Thursday, April 20, 2006


I had a very frustrating lunch today with a self-employed business consultant I’ve known casually for a while.

She’s made a good living from her field for 18 years, but admits the big win has eluded her – the major, longer-term service contract that could provide income stability and serious money in the bank.

She is outstanding at what she does. And she clearly wants something to happen. But she’s been at it so long I think she’s lost the stomach for taking chances – and the will to try new things. I wasn’t trying to sell her anything – just looking for new ideas that would rekindle her passion for the business and connect her with the high-value clients she needs. But despite her current dissatisfaction, she wasn’t listening.

It was very strange. Every time I came up with an idea she told me a story. She wasn’t building on my idea, nor did she pooh-pooh it – she just talked about things she had done in the past. Sometimes it was about a similar initiative she had tried that didn’t work out, but often it was just vaguely related. She wasn’t saying my ideas wouldn’t work (at least, not directly). Just talking right past my suggestions, as if hoping they would go away.

Her evasion got so blatant that finally I pointed out what she was doing. Pointing out people’s flaws to their face is a high-risk strategy, but sometimes I’ll take the chance. (Just ask my friends, if you can find one.)

The consultant considered my feedback. Then, consciously or not, she kept on doing it. She didn’t reject any of my ideas, but continued to ignore them. Most involved only an investment of time, not money, but I guess the opportunities I was suggesting to her were not the slam-dunk she’s looking for.

I have rarely met an entrepreneur so in need of opportunity, yet so unresponsive to it. I think it’s called burnout.

I'll be thinking more about this person, and I'll try to help one more time. Suggestions welcome.


George Torok said...

I feel your frustration - and I learned to move past it. She needs what you offer - she just does not want it.

Stop trying to help people who are selling sun-dials.

Kiss them goodbye and move on.
George Torok

Rick Spence said...

You're right, George. That would be the sensible thing to do.

But I don't like giving up.


Anonymous said...

Your post is provocative because it forces me to hold up a mirror and ask, “How often do I reject input?”

The answer has to be often and the reasons are varied. It might be just a short-term issue of concentration or mood, or I might not respect the judgment of the purveyor.

In the case you cite the issue is possibly burnout but it could also result from a deeper issue, one that many experts can fall prey to. That is, over our careers we build up a body of knowledge and skills based on our experiences. At the start the techniques we employ might work well but the world changes and over time the techniques become less effective and as a consequence they become less valuable in the market.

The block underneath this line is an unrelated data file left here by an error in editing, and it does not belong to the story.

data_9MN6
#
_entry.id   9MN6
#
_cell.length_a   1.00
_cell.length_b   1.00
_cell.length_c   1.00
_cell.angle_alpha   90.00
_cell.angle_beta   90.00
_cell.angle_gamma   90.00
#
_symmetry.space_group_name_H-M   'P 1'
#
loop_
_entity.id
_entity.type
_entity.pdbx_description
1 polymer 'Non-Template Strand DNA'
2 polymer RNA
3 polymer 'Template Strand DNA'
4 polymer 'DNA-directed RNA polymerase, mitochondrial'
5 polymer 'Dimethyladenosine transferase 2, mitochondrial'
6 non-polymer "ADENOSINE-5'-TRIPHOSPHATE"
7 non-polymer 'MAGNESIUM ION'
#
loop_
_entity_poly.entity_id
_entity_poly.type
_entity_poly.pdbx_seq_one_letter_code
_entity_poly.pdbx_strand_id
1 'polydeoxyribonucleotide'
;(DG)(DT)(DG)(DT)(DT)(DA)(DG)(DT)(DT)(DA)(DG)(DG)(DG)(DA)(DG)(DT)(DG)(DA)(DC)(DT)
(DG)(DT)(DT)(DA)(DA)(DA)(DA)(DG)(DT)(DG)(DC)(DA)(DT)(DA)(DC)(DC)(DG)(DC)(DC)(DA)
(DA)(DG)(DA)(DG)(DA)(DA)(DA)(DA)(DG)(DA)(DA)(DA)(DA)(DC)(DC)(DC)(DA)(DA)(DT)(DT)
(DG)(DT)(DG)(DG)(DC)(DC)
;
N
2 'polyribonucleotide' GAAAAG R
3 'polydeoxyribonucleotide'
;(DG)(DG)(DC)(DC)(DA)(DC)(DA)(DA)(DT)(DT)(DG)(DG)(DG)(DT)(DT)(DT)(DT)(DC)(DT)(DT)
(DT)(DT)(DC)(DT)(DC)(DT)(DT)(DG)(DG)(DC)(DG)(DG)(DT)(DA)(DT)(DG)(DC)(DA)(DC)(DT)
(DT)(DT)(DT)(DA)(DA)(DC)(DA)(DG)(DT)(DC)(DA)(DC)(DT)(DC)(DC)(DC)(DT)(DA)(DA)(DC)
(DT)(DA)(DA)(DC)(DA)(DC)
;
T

My chosen field is marketing and I have come to realize that the techniques I first learned working for large packaged goods companies (like United Biscuits in the UK and Pepsi over here) have become outdated and often counterproductive. If I still sold these services I would not meet with much success. My confidence would nosedive. Under these circumstances I would probably not have the mindset to accept the (correct) judgment that I need to change.

It takes courage for experts to realize that their knowledge over time becomes valueless. Sometimes we have to kick apart what we think we know, and start from scratch.

Your “management consultant” is probably unwilling to start from scratch.

Anonymous said...

If she's not listening to your suggestions, chances are she wanted a bitch session and not a help session.

There's no need to save those who don't want to be saved. Perhaps you misread why she wanted to raise her business problem with you?

M T said...

Rick, I feel your frustration as well.

I agree with anonymous...

I have banged my head against the wall many times trying to offer suggestions to people in need...

I heard a sales presentation a while ago about the three stages of a prospect: Stage 1. 99% satisfied (ie., you couldn't tell them the sky was blue if they thought it was green) 2. Somewhat dissatisfied (ie., they recognize they have a problem, but aren't ready to deal with it) and 3. Need to fix it now!

Forget helping category 1. Category 2 people can only be helped if (and this is where skill becomes important) they can be shown the facts about what they are doing now, the consequences of inaction in the future, and the rewards to solving their problem now. Then they can move to category 3.

If they are in category 3, they will cut off their leg to solve their problem, unless their problem is that they don't want their leg cut off.

I found that knowledge helpful.

I think the biggest plague humanity faces is not disease, its procrastination :) Of that I am really guilty.